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After Agrippa was there in prison for about six months, Tiberius died (37 A.D.), and Gaius Caligula became emperor.
Bust of Caligula
Having shaved and changed his garment, Agrippa presented himself to the new
emperor, his friend, in hope of being released. Caligula immediately proceeded
to "put a diadem upon [Agrippa's] head, and appointed him to be king of the
tetrarchy of [his uncle] Philip [and that of] Lysanius." He also "changed his iron chain for a gold one of equal weight," which he hung about his neck (Ant. 18.6.10).
It is interesting that afterward this golden chain was "hung up within the limits of the temple [at Jerusalem], over the treasury, that it might be a memorial of the severe fate he had lain under, . . . that it might be a demonstration how the greatest prosperity may have a fall, and that God sometimes raises what is fallen down: for this chain thus dedicated, afforded a document to all men, that King Agrippa had once been bound in a chain for a small cause, but recovered his former dignity once again; . . . and was advanced to be a more illustrious king than he was before" (Ant. 19.6.1).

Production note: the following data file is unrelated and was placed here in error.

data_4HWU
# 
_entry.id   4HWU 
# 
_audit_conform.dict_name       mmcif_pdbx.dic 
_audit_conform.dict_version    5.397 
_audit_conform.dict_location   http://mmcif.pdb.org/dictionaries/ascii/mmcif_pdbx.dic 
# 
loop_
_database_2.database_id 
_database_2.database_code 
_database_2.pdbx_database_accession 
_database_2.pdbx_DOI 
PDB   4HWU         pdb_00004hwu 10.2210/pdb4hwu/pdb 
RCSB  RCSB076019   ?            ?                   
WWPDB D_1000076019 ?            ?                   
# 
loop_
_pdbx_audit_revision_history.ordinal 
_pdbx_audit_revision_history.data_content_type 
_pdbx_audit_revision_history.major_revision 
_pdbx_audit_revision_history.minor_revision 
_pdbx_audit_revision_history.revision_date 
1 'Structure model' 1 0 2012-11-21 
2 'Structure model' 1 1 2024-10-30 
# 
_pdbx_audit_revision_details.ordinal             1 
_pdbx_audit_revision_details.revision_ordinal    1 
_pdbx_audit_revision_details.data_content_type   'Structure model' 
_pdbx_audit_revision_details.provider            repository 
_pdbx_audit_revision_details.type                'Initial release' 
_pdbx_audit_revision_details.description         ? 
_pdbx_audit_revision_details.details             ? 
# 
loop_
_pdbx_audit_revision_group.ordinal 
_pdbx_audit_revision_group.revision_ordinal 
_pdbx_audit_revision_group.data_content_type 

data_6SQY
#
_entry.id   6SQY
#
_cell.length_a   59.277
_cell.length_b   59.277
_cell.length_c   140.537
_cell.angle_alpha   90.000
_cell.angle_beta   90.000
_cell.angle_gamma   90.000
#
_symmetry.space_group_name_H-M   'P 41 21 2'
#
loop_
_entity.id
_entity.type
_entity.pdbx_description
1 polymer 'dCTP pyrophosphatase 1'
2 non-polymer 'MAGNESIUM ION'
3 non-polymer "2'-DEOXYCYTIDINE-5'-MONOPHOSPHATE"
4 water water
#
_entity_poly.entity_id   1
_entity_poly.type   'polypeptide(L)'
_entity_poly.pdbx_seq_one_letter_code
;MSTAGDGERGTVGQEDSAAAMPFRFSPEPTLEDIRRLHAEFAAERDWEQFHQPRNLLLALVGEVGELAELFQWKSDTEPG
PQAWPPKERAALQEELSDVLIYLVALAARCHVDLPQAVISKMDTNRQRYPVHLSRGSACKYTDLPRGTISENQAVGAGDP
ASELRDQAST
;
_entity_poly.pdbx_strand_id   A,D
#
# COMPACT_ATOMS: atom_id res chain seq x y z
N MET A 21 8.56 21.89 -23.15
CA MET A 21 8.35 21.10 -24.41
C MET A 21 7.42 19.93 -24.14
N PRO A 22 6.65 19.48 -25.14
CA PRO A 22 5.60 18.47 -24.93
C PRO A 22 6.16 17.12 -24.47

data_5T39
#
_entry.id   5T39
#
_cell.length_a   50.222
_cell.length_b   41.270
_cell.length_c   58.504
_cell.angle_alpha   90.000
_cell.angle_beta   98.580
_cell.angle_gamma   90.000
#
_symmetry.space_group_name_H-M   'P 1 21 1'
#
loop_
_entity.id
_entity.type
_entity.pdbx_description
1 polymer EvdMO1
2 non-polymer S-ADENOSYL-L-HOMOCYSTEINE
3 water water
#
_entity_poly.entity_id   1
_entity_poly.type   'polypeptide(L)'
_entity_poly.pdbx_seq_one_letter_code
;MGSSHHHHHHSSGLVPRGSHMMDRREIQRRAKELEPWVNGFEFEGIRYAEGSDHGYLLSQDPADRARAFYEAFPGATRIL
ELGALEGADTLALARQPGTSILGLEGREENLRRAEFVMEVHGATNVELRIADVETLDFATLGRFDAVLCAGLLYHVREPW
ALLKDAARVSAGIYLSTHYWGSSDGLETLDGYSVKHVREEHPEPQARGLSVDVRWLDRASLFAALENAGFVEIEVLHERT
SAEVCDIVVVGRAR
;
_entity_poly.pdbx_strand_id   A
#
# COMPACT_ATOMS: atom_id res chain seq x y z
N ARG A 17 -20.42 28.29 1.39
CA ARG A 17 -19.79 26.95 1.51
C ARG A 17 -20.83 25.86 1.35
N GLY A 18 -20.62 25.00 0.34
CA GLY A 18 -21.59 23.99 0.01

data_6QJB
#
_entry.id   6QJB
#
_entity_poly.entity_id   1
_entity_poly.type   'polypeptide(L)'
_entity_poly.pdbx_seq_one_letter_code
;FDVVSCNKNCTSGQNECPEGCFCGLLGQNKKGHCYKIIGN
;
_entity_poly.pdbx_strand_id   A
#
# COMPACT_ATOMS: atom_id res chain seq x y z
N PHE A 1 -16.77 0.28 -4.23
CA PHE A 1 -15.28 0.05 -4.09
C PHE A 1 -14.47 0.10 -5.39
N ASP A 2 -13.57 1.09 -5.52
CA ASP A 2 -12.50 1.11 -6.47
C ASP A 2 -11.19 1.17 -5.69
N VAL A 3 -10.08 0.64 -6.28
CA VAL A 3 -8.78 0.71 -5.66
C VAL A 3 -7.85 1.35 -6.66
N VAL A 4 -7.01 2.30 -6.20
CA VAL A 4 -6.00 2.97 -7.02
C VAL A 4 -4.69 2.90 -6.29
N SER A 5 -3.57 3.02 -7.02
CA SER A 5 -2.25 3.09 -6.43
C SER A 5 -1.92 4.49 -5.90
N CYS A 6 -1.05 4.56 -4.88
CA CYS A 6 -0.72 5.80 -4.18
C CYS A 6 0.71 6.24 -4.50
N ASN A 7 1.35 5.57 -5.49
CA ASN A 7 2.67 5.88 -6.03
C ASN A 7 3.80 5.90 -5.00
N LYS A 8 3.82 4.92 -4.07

The Senate at Rome also gave him the honorary position of praetor, and when he returned to Judea in the summer of 38 A.D. he passed by Alexandria and, according to Philo, eclipsed the Roman prefect of Egypt in his splendor (Philo In Flaccum 26-29).
Herod Agrippa I
The Name Agrippa
Raised with Royalty
Help from Antipas
L. Pomponius Flaccus
Treason in Rome
Back to Judea
The Story of the Bible
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